[EMAIL PROTECTED] (2002-10-11 at 0037.23 +0200):
> At 300 dpi, it seems I have to create an image 9933 pixels wide by
> 14043 pixels deep (A0 being 33.11 x 46.81 inches), forgetting the
> margins for the moment. That's 140 megapixels, or about 3 gigabytes
> in 24bit colour. I fear my machine would be swapping until Doomsday.

Uh? What kind of maths do you use? Seems you have a problem with
megapixels and mega/gigabytes. 9933 (pixels) * 14043 (pixels) * 3
(bytes/pixel) = 418 467 357, around 400MB, never 3GB. You do not
multiply by 24, but by 3, the number of pixels you have. 3 bytes,
being each one composed of 8 bits, gives 24 bits. Computer RAM and
disks use that same unit currently, bytes made of 8 bits, not the
plain bits.

> Dropping it to 75 dpi works out at about 9 megapixels or about 200
> megabytes - much more manageable, but will it look any good?

At 75DPI you have 2484 * 3511 * 3 = 26 163 972 bytes, around 26MB. Of
course, as soon as you add the app, the layers, the data for things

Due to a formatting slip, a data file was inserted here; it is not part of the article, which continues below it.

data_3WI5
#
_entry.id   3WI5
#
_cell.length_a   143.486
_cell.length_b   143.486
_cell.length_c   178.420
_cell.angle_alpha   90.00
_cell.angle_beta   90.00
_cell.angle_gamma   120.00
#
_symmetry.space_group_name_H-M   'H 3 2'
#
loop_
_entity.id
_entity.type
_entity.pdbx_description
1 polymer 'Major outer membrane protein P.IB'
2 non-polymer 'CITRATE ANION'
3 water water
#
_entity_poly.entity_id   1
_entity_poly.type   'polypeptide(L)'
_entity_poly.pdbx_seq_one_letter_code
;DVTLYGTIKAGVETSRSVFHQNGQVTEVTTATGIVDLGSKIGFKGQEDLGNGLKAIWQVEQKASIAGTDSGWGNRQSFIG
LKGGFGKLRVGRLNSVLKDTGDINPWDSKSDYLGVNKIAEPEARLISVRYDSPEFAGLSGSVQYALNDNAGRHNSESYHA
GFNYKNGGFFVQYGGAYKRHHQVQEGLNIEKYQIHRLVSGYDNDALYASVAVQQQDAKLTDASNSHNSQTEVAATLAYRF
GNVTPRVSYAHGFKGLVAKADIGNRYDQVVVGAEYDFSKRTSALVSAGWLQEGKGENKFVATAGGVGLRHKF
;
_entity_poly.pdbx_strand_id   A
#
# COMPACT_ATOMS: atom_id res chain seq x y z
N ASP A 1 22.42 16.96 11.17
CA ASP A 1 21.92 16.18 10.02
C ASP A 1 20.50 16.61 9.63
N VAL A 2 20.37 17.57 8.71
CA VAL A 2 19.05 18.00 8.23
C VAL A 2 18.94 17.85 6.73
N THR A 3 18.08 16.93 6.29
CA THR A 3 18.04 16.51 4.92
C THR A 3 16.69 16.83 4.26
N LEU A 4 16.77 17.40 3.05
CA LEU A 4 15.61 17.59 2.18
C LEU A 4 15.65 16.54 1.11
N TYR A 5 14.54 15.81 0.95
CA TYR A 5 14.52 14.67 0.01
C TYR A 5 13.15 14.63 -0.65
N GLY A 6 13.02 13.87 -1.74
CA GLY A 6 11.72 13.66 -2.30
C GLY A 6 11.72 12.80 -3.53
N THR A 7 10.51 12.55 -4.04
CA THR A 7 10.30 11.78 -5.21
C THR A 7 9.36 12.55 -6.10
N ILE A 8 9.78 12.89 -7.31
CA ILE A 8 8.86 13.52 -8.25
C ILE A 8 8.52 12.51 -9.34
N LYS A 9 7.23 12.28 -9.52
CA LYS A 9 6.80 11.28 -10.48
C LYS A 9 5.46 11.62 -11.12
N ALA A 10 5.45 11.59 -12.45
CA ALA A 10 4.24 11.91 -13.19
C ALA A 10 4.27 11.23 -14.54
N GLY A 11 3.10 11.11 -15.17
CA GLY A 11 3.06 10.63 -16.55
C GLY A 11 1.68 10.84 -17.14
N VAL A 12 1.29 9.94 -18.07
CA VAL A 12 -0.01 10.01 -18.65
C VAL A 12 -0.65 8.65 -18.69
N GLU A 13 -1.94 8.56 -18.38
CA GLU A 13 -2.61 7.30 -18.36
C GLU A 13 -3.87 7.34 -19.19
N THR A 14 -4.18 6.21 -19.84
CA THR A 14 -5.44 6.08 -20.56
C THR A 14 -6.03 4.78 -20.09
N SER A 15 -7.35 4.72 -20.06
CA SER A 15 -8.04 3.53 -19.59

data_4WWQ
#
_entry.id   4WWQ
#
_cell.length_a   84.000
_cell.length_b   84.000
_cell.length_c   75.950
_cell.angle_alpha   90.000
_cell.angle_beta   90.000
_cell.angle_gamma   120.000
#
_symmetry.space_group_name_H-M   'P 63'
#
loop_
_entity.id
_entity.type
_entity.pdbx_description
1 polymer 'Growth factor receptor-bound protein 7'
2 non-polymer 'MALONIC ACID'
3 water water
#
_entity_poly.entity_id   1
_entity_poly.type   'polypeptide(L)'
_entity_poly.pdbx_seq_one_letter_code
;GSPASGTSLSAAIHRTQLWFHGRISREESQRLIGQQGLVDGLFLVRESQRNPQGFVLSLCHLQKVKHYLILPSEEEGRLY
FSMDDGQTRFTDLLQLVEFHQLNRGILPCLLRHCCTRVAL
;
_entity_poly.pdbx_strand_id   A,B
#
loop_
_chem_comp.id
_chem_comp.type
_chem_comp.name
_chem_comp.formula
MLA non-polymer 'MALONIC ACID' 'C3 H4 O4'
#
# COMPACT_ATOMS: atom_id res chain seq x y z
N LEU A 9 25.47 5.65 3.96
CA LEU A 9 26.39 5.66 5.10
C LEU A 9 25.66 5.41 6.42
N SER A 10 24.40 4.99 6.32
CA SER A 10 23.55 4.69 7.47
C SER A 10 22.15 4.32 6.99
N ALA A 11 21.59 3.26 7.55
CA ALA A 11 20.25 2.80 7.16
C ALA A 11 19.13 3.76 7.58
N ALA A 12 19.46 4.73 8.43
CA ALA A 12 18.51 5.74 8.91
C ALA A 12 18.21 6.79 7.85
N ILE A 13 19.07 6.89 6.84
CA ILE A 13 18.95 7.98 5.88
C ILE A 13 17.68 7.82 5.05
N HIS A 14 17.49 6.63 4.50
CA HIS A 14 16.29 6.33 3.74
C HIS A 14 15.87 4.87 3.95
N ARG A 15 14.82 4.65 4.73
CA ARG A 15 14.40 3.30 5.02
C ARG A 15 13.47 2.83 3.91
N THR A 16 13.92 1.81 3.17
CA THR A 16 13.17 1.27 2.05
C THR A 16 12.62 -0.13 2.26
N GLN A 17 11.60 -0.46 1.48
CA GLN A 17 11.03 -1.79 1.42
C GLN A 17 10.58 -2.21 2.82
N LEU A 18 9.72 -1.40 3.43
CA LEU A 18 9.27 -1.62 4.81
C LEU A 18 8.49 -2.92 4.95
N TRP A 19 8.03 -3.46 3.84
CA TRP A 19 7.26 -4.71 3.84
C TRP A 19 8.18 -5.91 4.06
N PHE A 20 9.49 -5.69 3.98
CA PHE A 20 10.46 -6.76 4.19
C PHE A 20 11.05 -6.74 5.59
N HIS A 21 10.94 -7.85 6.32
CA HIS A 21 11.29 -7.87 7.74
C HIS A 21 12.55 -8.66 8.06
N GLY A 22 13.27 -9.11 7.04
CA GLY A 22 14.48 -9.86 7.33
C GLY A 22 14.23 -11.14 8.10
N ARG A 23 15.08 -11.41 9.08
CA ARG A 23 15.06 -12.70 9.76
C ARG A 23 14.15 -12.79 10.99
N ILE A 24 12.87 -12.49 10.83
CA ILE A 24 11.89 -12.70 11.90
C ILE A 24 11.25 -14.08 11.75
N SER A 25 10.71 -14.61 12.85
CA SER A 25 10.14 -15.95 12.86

shown in screen, the rest of the OS and apps, you require more, but
that is when you are already working, not just to start.

At 150DPI, a computer with 512MB is going acceptably, the image is
108MB. If you go for 200DPI (or better, ask which is the range the
printshop machines handle without giving bad results, and make sure
you get the number of pixels per inch of the image, not the dots per
inch of the printer) for a poster, you require around 185MB for the
image. A computer with a GB or more should be fine to work in it.

And after doing all the maths, I realized Gimp can be used as a
calculator for this with the new image dialog. Set the inches (or
whatever unit you have, A0 is more mm friendly), set the DPI (read it
as pixels per inch, or "image file dots") and it tells you the size of
the base layer.

> What do other people do for poster-size work?

Start with original images at the required size or use vector
graphics, for example.

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